2016-2017 plan

In its business plan for the 2016-17 financial year, the ONR includes "influencing improvements in nuclear safety and security". This entails "continuing to deliver effective, prioritised, targeted and proportionate regulation across all programs; publishing the chief nuclear inspector's Summary Program Plan, which sets out the ONR's high-level regulatory milestones for 2016-17; bringing together and clarifying guidance on enabling regulation by March 2017, and beginning to embed the approach across the organisation".

It also includes "inspiring stakeholder respect, trust and confidence", which will involve "providing expert advice to the Department of Energy and Climate Change on the efficacy of the civil nuclear regulatory framework in accordance with DECC's timetable; publishing a stakeholder engagement strategy to direct the delivery of improved opportunities to gather stakeholders' views, and to facilitate the embedding of the ONR's enabling approach to regulation; improving the clarity and purposes of the ONR's international engagement activity to secure the best outcomes for nuclear safety and security in the UK and globally".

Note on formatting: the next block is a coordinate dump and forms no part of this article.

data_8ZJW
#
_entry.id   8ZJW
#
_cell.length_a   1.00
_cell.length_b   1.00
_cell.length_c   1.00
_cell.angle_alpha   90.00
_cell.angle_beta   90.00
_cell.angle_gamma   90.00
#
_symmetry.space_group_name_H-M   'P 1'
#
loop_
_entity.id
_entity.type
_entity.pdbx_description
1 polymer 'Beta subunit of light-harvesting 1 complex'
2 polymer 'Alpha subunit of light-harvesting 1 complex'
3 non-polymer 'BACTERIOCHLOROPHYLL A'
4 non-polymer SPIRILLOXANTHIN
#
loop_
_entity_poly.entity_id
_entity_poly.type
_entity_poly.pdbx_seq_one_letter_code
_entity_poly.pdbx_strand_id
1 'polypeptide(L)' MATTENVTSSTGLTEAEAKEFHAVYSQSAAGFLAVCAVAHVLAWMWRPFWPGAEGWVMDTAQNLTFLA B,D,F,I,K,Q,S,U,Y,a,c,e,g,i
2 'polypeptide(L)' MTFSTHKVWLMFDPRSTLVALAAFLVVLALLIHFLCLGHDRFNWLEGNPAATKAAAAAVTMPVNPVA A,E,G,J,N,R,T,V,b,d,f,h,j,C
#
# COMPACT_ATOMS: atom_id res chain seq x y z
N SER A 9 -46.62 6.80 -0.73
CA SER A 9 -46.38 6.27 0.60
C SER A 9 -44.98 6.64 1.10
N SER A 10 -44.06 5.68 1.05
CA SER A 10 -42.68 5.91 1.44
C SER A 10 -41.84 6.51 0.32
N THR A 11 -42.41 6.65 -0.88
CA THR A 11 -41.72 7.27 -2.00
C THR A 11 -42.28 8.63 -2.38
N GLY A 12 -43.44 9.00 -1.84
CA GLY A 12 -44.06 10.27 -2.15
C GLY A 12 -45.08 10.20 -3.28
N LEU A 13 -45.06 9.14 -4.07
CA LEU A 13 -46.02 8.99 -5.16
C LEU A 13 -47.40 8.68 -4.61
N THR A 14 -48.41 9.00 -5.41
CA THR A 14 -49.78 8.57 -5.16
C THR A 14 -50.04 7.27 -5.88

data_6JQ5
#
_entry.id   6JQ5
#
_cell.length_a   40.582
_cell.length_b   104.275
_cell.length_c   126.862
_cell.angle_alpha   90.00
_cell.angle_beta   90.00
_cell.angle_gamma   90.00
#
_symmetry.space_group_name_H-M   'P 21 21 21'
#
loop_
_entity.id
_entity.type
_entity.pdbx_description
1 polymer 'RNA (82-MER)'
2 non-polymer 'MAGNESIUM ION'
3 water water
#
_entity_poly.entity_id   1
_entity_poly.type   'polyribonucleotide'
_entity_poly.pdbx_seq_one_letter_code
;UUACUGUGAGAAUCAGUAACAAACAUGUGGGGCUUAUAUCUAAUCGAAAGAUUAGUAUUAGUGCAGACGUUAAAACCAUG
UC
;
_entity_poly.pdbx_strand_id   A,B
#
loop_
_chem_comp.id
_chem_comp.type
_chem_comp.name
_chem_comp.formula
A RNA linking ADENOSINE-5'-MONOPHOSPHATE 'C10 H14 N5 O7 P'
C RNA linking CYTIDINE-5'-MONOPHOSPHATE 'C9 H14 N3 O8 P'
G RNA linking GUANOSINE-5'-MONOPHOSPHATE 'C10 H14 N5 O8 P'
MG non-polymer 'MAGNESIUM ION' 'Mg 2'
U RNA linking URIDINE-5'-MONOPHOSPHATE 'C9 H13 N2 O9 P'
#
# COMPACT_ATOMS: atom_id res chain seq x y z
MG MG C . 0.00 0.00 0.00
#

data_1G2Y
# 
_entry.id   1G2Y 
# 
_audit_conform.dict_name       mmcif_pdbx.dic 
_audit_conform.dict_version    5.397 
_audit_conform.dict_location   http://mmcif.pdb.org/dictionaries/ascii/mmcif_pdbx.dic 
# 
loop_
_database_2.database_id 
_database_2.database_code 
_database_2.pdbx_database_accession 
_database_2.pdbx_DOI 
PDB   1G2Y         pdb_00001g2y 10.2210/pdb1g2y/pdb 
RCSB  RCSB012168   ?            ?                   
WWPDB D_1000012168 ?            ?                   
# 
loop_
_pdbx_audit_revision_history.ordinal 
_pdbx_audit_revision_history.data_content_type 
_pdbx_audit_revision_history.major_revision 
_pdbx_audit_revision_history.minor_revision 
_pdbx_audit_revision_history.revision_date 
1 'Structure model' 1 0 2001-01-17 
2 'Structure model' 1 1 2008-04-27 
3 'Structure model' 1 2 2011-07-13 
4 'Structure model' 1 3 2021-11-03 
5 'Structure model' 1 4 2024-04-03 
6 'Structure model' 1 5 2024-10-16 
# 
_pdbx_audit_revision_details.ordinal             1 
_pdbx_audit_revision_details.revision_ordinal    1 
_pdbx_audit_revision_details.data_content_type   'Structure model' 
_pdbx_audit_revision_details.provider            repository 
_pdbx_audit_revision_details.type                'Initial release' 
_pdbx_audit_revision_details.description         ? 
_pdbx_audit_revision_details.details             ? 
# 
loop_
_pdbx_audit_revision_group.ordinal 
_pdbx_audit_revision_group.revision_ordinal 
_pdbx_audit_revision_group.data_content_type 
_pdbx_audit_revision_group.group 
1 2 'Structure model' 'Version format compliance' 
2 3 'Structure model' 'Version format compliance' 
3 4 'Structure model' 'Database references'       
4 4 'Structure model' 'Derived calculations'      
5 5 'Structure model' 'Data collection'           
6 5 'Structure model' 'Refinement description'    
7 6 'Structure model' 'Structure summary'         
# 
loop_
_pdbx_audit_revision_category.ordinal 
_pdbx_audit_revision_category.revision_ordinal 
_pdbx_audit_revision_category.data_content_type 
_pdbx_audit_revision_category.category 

In addition, it involves "embedding the new arrangements for managing regulatory research and evaluate outcomes against research strategic objectives; developing and maintaining a national framework of incident reporting for the areas relevant to the ONR as recommended by the International Atomic Energy Agency's Integrated Regulatory Review Service Mission; delivering a program of operationally independent reviews to provide assurance to the chief nuclear inspector, the ONR Board and Audit and Risk Assurance Committee that the ONR's regulatory decision making is robust and compliant with published standards and guidance".

Researched and written by World Nuclear News

Copyright World Nuclear Association 2016. Article first appeared on 29 March 2016 at